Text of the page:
10 January 2008

The right tool for the job

My first boat was under construction when I reported in. In fact, it didn't even have a name when I got my orders - I was to report to Commanding Officer, PCU SSN 717. By the time I rang my sponsor a few days later, though, he was able to tell me that I would be serving on USS Olympia. (My reaction: "Just what I wanted. A boat named after a can of beer....")

Oly was built at Newport News Shipbuilding & Dry Dock Company (now Northrop Grumman Newport News). Being on a new-construction boat had its good and bad sides. To begin with, it made qualifying interesting - "Okay, that component is going to be right here, and this component will be over there." Or, "Picture, if you will, a valve right here." It also meant going places where most people wouldn't be able to go on a normal boat; all four hatches were choked with ventilation ducts, power cords, air lines, &c, so access to the boat was through either a hull cut over the CO's stateroom (a ladder right where his desk would eventually be), a hull cut over the Nucleonics lab, or a hull cut over the reactor compartment (a ladder leading down to the top of the reactor vessel). On the other hand, I'd just finished nine months of schools designed to teach me how to operate, troubleshoot and repair equipment that wouldn't even be on the boat until several months after I got there*, so I managed to forget quite a bit.

NNSB&DDCo didn't just build boats; they repaired them, too. This meant that there were a lot of techs on shipyard payroll, and their duties included installing and testing the equipment. As I was an HF tech, I dealt with the shipyard's Great God of HF (whose name, of course, I have totally forgotten in the intervening 23 years). He came down to the boat one day to do a little testing of some sort. Unfortunately, I was off the boat at the time, so I missed all the fun....

At the aft end of the shack was a fuse panel. It was labeled as holding six fuses, but as this was three-phase power, there were actually six sets of three, with each set holding one fuse for each phase. These fuses are nothing like the fuses you have in your house, mind you; each one was around four inches long, and close to a half-inch thick. Due to the current they carried, we radiomen weren't even allowed to touch them - we had to call an electrician's mate forward from nukeland to pull or replace them for us, and he had to take all sorts of precautions when doing so.

I returned to the boat that day to find that the Great God of HF had decided that he needed to secure power to something, and had started to pull the fuses himself. (Great Gods, of course, do not need the assistance of mere electrician's mates - right?) Whilst pulling one fuse, though, he'd accidentally turned it slightly so it made contact with the neighbouring fuses - thus shorting across the phases. I recall being told that A Gang had been snorkeling at the time, but the resulting power surge caused the diesel to shut down.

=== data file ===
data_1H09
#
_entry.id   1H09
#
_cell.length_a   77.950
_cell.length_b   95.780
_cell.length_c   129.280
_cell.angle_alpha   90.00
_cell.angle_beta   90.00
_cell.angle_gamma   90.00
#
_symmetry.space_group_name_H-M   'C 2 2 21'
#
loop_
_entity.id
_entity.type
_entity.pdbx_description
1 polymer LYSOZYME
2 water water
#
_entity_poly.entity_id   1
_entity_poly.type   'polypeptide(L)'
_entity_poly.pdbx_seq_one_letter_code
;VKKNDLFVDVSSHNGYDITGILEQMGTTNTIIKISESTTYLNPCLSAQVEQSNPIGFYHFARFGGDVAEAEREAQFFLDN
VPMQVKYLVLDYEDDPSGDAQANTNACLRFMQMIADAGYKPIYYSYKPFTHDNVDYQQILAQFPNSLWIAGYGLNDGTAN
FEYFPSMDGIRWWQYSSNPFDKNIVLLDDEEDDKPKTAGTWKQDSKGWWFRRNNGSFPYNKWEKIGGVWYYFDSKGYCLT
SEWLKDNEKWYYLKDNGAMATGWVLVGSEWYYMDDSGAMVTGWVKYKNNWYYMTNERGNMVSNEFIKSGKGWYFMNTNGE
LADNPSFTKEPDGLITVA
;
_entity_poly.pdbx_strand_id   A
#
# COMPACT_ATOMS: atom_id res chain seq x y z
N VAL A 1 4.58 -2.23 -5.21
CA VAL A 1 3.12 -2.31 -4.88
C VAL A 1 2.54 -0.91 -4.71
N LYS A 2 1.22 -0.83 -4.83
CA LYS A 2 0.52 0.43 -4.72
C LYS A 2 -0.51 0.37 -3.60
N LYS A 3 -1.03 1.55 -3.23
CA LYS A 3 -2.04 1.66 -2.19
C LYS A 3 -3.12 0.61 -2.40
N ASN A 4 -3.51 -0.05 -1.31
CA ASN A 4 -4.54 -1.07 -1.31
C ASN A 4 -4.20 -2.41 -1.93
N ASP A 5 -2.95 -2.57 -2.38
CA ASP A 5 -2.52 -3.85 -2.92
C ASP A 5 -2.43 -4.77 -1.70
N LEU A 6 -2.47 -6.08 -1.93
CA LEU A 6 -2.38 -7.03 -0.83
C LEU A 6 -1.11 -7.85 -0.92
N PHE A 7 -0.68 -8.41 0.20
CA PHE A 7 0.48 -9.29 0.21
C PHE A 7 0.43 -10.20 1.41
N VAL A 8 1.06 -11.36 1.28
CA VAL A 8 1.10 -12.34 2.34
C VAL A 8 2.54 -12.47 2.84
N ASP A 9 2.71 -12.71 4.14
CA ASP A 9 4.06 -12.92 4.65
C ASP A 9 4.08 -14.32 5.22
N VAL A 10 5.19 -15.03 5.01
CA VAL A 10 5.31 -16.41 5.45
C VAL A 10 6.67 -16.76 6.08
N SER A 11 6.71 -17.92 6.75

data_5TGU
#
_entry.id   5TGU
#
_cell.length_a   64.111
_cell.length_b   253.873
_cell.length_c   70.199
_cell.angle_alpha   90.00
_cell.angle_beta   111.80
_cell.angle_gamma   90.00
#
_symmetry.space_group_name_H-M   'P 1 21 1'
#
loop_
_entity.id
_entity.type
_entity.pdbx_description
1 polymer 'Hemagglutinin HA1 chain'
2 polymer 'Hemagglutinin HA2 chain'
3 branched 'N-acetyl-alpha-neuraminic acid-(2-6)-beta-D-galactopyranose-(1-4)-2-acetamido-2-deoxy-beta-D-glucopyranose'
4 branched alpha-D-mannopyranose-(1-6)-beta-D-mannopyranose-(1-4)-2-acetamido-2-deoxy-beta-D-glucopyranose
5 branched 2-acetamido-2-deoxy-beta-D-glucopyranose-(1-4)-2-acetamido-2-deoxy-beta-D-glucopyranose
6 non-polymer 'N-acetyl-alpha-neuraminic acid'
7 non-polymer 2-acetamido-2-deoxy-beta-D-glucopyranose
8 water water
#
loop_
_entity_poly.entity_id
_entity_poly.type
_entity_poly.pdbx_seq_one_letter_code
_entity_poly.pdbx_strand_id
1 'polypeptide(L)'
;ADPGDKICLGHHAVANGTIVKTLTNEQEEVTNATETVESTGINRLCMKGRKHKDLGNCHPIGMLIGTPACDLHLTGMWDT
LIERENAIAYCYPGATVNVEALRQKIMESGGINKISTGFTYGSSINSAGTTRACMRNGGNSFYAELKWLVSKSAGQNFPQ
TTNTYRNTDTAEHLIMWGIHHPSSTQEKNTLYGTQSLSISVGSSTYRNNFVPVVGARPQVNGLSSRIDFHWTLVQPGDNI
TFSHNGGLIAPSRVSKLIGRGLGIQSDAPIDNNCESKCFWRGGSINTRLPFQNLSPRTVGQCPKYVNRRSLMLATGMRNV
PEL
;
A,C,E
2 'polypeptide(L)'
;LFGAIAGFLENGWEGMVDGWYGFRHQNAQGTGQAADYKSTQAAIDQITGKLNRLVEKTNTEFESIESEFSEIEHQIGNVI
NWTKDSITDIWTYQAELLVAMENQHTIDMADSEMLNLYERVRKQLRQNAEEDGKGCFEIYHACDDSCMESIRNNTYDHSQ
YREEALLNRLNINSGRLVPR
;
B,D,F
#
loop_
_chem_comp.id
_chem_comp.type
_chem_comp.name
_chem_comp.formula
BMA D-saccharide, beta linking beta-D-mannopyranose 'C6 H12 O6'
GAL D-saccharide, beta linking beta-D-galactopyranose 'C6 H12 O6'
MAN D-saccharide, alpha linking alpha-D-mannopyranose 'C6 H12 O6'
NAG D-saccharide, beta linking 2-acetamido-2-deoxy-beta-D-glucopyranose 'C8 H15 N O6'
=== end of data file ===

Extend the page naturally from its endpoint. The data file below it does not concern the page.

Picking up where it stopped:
This caused plenty of excitement, of course. The Great God of HF explained what had happened, and there didn't seem to be any permanent damage. Someone did ask a potentially embarassing question, though: What had happened to the Great God's fusepullers? Had he been using proper fusepullers? Of course, he said. So where were they? Well, he said, naturally he had been startled by the arcing and sparking and had jerked his hand back from the fuse panel; the fusepullers must have flown out of his hand and - ah - gone outboard?** There were a few dubious looks, but no-one called him on it.

And life went on, and life was good.

Fast-forward five or six months. My LPO decided we needed to inventory and restow the contents of the toolbox at the aft end of Radio one day, and drafted me to help him. He knelt by the toolbox and, starting with the top drawer, pulled everything out and handed it over his shoulder to me. After we finished restowing the top drawer, he proceeded to the next, and so on, until we reached the bottom drawer. The LPO started pulling stuff out, and there, amidst all the rest of the junk in the bottom drawer, was a shiny new pair of channel-locks. The kind with bare metal handles, sans insulation.

He picked up the channel-locks and held them out for me, but I didn't take them. He waggled them to get my attention, but I still didn't take them. "Y'know, I think we just found that idiot's fusepullers," I said.

"Huh?" He turned to see what I was looking at. Shiny new channel-locks? Yeah, the side that had been facing up while they were lying in the bottom of the toolbox was nice and shiny-new, but when he'd held the channel-locks out to me, he'd rotated his hand so the other side of them was facing up. And that side wasn't shiny - it was black. Scorched. Partially melted, in fact.

Fusepullers, my arse.

The channel-locks went up the chain of command, LPO to RMC to Commo to Nav, but there wasn't anything officially to be done. There was talk of mounting the channel-locks on a plaque and presenting them to the shipyard HF shop, but I don't know if they actually did that....

* There wasn't even a Radio Room door - just a rectangular hole in the bulkhead - the first few months I was on board.

** Behind the equipment racks.

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